• ‘The dog chew would be manufactured from scrap cow skin using a special type of machine specifically designed for this purpose which was purchased from South Africa.’
      • ‘Next, they plan to test which versions of the chew toys dogs like best.’
      • ‘As Straw points out, even toys can be dangerous, using as an example the rawhide chews many dogs are so fond of; the hides are preserved and cured with chemicals that can be carcinogenic.’
      • ‘Neither is the offering of tobacco a part of generalised hospitality - except in the form of the loose tobacco which women add to betel nut chews.’
      • ‘He pulled out his pouch of tobacco and took out a chew.’
      • ‘Another up and coming illegal meat is known as ‘welly meat’ which is a hide chew.’
      • ‘She followed the noise to find two medium-sized dogs tugging and tearing at either end of a chew toy.’
      • ‘Smokeless tobacco - spit tobacco, chew, snuff or dip - is just as dangerous.’
      • ‘A woman was standing over him and a dog was playing with a chew toy on the floor.’
      • ‘So, chucking her a pork based chew, I picked up my keys and ran to David.’
      • ‘To help keep dog's teeth in tip top shape, give them rawhide chews to gnaw on.’
      • ‘I will take her out before we go so she will be tired anyway and then leave her lots of chews to munch on to keep her busy.’
      • ‘During playtime, the purebred German shepherd will run circles around anyone wearing sealskin and whine for a chew.’
      • ‘Nontobacco chews and pouches or herbal chews also may help curb your cravings.’
      quid, twist, plug, chew
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    2. 1.2A chewy sweet.
      ‘a gobstopper or a chew could be bought for a farthing’
      • ‘Now there are vitamin-laced jelly beans and ginseng-stoked chews.’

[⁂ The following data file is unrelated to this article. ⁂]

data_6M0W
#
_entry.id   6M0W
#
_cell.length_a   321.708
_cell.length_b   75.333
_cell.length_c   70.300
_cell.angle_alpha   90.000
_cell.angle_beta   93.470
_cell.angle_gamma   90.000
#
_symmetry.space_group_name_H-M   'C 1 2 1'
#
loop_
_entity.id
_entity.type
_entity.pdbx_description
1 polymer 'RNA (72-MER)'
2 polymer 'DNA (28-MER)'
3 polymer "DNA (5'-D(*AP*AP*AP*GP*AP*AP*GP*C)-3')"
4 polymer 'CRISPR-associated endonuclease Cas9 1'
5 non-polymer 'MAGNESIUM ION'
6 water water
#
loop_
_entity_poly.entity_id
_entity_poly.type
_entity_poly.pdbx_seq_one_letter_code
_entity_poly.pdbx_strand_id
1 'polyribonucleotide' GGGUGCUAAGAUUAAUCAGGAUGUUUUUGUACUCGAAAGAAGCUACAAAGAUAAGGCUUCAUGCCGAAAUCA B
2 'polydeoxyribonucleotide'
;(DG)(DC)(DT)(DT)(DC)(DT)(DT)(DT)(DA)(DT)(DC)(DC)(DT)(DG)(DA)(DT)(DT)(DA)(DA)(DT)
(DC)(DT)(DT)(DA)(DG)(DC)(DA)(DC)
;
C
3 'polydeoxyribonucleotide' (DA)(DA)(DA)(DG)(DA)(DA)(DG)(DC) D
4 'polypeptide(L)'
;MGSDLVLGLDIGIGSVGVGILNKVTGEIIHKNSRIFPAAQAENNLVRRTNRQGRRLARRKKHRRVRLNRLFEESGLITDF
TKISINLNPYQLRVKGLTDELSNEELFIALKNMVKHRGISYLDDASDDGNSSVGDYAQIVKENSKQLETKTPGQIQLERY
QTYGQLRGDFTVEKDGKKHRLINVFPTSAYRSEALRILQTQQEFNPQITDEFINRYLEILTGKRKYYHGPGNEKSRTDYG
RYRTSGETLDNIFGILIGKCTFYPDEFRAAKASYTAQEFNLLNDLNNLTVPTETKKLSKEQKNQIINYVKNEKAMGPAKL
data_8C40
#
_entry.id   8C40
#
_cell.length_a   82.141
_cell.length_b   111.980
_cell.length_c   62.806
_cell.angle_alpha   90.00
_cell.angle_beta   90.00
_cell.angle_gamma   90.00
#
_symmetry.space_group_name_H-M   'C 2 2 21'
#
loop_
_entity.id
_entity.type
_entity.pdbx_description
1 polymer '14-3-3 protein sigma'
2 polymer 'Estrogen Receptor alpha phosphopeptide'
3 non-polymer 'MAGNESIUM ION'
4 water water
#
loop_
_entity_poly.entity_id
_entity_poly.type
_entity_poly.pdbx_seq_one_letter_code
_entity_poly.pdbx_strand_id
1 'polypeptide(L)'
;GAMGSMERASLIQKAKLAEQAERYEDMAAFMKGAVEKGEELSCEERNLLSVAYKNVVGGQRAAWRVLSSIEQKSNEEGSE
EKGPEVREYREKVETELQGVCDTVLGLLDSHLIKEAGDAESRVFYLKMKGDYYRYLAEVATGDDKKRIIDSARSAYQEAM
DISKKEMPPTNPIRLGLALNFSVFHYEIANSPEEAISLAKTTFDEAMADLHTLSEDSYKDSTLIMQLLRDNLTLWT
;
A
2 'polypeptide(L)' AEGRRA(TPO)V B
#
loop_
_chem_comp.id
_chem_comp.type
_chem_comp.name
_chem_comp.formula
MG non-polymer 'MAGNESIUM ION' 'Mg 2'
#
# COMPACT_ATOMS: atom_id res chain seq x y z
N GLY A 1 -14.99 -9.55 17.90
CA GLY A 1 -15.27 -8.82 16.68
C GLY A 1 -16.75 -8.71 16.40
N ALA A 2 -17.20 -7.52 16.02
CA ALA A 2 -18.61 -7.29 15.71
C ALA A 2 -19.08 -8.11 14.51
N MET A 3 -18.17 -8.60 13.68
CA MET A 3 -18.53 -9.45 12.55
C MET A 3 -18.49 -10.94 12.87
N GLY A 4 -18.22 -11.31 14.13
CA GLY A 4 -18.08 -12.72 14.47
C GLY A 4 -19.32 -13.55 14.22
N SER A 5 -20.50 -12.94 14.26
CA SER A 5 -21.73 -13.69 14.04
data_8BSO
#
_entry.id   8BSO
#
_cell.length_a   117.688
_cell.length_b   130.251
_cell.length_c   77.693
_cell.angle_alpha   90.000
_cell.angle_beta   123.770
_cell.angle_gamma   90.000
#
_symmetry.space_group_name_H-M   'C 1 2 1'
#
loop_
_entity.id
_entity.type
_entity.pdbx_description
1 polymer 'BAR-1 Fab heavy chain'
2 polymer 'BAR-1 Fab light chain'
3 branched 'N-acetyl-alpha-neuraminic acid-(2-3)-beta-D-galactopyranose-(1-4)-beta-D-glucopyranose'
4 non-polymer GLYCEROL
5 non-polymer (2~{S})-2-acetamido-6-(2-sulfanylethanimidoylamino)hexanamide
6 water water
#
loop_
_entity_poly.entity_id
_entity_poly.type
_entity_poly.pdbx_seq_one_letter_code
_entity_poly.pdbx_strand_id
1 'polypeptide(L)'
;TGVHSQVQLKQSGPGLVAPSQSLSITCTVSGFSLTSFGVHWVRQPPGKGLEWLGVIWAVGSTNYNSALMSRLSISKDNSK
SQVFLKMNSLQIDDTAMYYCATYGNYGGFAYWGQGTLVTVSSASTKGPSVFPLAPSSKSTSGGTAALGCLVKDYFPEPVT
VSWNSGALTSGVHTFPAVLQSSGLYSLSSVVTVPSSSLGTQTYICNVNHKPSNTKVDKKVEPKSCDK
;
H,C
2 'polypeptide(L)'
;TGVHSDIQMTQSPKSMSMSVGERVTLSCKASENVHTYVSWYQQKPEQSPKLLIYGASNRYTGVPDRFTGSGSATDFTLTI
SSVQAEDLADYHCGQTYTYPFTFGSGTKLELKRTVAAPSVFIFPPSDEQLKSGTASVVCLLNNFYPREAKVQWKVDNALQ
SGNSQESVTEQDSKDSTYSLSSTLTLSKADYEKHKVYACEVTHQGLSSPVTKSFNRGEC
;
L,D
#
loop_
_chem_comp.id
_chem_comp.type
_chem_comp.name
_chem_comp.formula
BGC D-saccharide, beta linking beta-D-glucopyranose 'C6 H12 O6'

• ‘Vicky said it tasted of candyfloss, but there was also a sharpness that reminded me of the mouth-lacerating ‘Rhubarb and Custard’ penny chews from when I was little.’
      • ‘You could walk in to a shop with a pound, hoping to buy thirty penny chews and come out with 70p, but by the time you got to the checkout the price would have gone up.’
      • ‘It may sound like an oxymoron, but new candy chews and candy bars that promise dental benefits and added vitamins are coming to the candy store.’
      • ‘They spent their childhood together in her sweet shop, stealing penny chews.’
      • ‘The chocolate cap gave way to a rush of powdered sugar, and beneath it, a soft, dark, winy chew.’
      • ‘But now she's back and has won a lifetime supply of Choco - Caramel chews.’
      • ‘On Monday, I was force-fed chocolates and Werther's Original and Starburst fruit chews.’
      • ‘The site stars members of the Nabisco confection lineup, such as LifeSavers and Now and Later chews.’
      • ‘After raising a few chuckles at home he submitted it to a joke contest run by the makers of Refreshers chews - and was amazed to be chosen as the winner.’
      • ‘It is tempting to just go down the shops and recklessly spend the money, possibly blowing the lot on penny chews, but unfortunately I need all of it to make a small dent in the bigger mortgage I have on my new place.’